Azores, The Canaries, Guadeloupe, French Guiana, Madeira, Mayotte, Martinique, Reunion island and Saint-Martin: eight insular regions and one isolated region in the north-west of the South American continent, located thousands of kilometers away from continental Europe. Some are bathed by the Caribbean Sea, others by the Atlantic and Indian Oceans. Portuguese, French and Spanish are the three official languages and nationalities of a group of regions fully integrating the European Union and forming a particular and well-defined group within it: the outermost regions of the European Union (ORs).
Geographically remote and isolated from the European market, but fully European through the membership of their respective States, ORs are in a natural context marked by insularity, volcanism, a tropical climate, a proximity to less developed third countries and historical and cultural ties with other countries with whom they have special relations.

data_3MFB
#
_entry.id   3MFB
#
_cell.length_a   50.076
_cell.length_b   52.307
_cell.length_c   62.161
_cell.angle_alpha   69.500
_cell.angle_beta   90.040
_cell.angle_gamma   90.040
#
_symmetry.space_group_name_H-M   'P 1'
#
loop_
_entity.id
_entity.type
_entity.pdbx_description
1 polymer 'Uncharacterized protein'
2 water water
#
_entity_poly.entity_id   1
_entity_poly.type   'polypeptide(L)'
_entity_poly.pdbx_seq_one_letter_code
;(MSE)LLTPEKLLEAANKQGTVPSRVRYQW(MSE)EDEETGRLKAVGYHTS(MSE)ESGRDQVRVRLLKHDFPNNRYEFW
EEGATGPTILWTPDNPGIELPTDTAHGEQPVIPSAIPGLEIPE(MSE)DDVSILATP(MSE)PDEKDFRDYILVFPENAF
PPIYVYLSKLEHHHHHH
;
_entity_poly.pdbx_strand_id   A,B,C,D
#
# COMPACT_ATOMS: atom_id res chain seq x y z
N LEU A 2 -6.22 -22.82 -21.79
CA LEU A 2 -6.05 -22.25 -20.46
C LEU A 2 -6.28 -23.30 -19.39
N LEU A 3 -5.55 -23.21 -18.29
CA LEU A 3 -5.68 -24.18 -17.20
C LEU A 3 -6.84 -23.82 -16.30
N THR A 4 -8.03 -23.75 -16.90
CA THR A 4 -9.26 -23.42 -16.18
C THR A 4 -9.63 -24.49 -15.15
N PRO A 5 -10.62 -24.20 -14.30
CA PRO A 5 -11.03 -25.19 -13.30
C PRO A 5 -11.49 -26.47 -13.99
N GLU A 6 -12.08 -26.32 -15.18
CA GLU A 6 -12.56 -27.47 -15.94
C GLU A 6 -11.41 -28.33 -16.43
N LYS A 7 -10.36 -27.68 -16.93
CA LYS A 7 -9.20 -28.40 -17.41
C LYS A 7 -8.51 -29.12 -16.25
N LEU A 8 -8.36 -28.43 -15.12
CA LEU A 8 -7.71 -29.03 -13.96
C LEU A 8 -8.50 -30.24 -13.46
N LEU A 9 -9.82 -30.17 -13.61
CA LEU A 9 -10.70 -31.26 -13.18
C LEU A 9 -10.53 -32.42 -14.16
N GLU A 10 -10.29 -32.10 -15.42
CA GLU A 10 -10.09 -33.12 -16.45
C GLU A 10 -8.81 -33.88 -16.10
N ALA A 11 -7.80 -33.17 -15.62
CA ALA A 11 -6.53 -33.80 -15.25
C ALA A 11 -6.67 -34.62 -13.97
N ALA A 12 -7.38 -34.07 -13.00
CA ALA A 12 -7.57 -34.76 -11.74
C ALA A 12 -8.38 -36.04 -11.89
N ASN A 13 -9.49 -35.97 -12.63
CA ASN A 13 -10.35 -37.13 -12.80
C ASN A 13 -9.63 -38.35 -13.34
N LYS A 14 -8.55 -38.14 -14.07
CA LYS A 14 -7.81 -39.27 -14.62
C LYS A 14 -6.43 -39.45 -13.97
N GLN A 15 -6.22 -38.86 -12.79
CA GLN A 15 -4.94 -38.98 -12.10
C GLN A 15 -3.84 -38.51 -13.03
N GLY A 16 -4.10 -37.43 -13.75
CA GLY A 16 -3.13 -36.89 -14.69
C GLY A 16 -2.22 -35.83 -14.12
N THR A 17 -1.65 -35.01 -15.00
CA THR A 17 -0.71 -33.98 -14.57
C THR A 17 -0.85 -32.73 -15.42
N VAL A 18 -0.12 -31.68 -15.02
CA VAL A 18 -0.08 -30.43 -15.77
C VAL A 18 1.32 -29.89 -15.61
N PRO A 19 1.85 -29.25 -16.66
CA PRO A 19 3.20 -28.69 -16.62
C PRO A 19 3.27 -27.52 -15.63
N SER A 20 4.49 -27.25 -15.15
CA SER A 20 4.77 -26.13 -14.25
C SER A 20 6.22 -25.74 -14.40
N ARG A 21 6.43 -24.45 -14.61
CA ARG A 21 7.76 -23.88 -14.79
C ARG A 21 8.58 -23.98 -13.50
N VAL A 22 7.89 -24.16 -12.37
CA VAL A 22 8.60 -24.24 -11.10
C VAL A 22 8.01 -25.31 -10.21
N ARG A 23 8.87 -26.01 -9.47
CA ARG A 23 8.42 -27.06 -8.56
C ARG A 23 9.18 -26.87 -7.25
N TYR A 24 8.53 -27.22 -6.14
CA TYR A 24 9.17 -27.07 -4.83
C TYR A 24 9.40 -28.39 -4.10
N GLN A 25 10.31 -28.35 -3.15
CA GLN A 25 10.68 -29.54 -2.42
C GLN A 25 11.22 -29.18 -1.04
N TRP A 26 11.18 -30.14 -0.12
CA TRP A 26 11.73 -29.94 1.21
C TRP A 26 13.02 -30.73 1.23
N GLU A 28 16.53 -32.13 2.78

These regions face the same difficulties:
All these combined and cumulative factors affect their economic and social development.
Despite their small economic and demographic impact at the European level, ORs offer a great deal of assets to the European Union. Their geographical location and natural environment truly adds a global dimension to the EU: a valuable maritime zone and a key geostrategic position; privileged areas for implementing scientific and high-tech research activities, a great potential for developing renewable energies and an exceptional natural environment for a safe and environmentally friendly tourism.
Their common situation has led these regions to strengthen their partnership. This united front will initially aim at gaining a greater recognition of their reality, their assets in terms of sustainable development and their strategic location in different geo-economic areas, before tackling the Treaty itself to change its content. This decisive step was taken in October 1997 by the Treaty of Amsterdam, with the new Article 299§2.